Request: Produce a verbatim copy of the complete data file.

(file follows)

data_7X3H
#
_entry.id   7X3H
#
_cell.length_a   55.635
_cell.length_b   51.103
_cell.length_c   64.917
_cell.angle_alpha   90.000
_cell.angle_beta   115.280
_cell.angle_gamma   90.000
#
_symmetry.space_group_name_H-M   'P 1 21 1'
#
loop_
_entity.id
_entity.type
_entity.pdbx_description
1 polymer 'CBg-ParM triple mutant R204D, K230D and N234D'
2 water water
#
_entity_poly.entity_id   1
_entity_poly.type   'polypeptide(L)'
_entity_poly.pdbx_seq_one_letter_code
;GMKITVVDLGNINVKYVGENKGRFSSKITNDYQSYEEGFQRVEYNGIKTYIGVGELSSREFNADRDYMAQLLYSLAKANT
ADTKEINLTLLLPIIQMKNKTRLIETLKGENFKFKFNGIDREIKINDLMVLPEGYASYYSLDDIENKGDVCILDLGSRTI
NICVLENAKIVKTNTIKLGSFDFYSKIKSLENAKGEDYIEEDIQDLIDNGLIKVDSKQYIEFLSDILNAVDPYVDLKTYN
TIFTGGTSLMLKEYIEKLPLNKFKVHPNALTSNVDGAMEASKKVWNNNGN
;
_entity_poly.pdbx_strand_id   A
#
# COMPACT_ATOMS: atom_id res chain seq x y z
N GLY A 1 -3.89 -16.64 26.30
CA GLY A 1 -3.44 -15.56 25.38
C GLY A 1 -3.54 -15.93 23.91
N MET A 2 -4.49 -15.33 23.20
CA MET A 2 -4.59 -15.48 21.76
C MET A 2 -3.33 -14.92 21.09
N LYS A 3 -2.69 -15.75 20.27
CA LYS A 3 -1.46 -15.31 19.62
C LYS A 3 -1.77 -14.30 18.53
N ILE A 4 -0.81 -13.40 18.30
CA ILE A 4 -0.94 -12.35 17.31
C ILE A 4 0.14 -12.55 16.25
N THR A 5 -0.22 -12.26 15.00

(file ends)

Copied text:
data_7X3H
#
_entry.id   7X3H
#
_cell.length_a   55.635
_cell.length_b   51.103
_cell.length_c   64.917
_cell.angle_alpha   90.000
_cell.angle_beta   115.280
_cell.angle_gamma   90.000
#
_symmetry.space_group_name_H-M   'P 1 21 1'
#
loop_
_entity.id
_entity.type
_entity.pdbx_description
1 polymer 'CBg-ParM triple mutant R204D, K230D and N234D'
2 water water
#
_entity_poly.entity_id   1
_entity_poly.type   'polypeptide(L)'
_entity_poly.pdbx_seq_one_letter_code
;GMKITVVDLGNINVKYVGENKGRFSSKITNDYQSYEEGFQRVEYNGIKTYIGVGELSSREFNADRDYMAQLLYSLAKANT
ADTKEINLTLLLPIIQMKNKTRLIETLKGENFKFKFNGIDREIKINDLMVLPEGYASYYSLDDIENKGDVCILDLGSRTI
NICVLENAKIVKTNTIKLGSFDFYSKIKSLENAKGEDYIEEDIQDLIDNGLIKVDSKQYIEFLSDILNAVDPYVDLKTYN
TIFTGGTSLMLKEYIEKLPLNKFKVHPNALTSNVDGAMEASKKVWNNNGN
;
_entity_poly.pdbx_strand_id   A
#
# COMPACT_ATOMS: atom_id res chain seq x y z
N GLY A 1 -3.89 -16.64 26.30
CA GLY A 1 -3.44 -15.56 25.38
C GLY A 1 -3.54 -15.93 23.91
N MET A 2 -4.49 -15.33 23.20
CA MET A 2 -4.59 -15.48 21.76
C MET A 2 -3.33 -14.92 21.09
N LYS A 3 -2.69 -15.75 20.27
CA LYS A 3 -1.46 -15.31 19.62
C LYS A 3 -1.77 -14.30 18.53
N ILE A 4 -0.81 -13.40 18.30
CA ILE A 4 -0.94 -12.35 17.31
C ILE A 4 0.14 -12.55 16.25
N THR A 5 -0.22 -12.26 15.00